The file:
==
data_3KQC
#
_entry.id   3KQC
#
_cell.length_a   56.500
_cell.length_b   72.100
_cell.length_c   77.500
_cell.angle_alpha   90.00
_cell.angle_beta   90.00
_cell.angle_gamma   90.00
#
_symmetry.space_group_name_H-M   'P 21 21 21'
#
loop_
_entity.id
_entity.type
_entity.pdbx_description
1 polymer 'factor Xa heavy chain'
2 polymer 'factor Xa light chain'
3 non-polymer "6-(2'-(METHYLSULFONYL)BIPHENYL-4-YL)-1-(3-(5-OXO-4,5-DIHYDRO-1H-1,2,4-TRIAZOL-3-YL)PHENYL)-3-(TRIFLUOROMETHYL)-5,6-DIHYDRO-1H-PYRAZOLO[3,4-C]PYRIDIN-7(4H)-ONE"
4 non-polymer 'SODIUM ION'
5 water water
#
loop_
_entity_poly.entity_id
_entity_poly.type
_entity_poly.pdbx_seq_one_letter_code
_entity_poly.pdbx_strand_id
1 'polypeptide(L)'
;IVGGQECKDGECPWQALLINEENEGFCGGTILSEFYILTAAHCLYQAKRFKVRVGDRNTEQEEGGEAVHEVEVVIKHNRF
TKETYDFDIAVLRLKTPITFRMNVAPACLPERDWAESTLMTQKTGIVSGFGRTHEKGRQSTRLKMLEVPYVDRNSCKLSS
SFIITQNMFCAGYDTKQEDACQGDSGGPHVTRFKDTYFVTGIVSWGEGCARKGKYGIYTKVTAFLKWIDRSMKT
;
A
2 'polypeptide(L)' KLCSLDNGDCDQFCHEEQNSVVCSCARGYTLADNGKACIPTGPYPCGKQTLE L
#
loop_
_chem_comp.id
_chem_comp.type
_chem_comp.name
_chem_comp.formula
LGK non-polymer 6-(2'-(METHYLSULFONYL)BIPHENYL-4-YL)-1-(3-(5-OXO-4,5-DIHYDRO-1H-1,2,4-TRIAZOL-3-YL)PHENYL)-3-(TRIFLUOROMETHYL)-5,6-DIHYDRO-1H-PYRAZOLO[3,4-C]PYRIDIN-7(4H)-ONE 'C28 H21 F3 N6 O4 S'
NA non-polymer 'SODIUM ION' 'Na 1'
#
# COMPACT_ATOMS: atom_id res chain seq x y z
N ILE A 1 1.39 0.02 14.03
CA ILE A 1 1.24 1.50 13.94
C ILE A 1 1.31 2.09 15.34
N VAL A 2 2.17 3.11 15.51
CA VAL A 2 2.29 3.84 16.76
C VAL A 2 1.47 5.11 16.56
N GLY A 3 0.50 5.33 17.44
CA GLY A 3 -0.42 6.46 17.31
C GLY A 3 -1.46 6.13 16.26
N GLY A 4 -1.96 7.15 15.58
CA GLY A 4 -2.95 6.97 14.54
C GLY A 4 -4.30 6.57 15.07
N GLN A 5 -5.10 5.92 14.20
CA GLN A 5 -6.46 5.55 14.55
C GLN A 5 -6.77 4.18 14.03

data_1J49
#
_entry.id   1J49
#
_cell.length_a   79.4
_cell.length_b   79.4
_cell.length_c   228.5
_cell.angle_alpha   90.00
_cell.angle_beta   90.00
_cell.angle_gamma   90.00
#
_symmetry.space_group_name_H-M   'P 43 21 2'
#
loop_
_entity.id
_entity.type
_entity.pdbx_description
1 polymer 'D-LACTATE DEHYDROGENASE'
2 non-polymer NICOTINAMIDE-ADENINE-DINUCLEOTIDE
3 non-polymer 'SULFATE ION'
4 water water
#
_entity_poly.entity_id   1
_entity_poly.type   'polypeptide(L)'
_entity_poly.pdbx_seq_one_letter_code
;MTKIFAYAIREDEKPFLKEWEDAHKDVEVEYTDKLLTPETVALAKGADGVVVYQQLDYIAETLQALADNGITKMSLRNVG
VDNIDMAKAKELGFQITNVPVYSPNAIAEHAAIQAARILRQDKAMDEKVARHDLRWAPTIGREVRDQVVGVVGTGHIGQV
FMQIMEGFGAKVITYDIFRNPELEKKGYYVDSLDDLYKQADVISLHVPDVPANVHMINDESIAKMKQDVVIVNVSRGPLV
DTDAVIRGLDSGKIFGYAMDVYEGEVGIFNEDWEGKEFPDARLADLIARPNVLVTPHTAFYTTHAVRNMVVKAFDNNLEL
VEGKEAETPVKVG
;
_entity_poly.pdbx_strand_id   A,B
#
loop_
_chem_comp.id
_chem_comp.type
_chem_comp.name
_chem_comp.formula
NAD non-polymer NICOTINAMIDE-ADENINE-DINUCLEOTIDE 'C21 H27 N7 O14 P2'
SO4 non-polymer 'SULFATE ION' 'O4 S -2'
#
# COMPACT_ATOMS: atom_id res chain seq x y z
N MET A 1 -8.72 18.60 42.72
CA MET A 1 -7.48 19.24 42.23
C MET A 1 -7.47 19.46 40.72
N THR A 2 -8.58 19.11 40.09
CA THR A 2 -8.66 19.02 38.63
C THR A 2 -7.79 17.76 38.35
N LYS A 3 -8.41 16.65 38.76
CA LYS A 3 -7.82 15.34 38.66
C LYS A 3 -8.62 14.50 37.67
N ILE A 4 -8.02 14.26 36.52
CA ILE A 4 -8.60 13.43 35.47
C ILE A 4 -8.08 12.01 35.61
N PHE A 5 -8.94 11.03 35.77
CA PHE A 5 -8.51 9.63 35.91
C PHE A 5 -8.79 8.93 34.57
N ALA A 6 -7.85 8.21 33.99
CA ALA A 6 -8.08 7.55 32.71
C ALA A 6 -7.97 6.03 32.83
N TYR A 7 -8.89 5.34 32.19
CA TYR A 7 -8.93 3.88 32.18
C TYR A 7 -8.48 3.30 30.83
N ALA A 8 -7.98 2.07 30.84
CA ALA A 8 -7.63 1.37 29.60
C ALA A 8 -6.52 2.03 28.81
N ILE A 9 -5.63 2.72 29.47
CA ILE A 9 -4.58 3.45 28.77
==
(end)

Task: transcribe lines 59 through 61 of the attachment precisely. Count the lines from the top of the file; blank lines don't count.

CA GLN A 5 -6.46 5.55 14.55
C GLN A 5 -6.77 4.18 14.03

data_1J49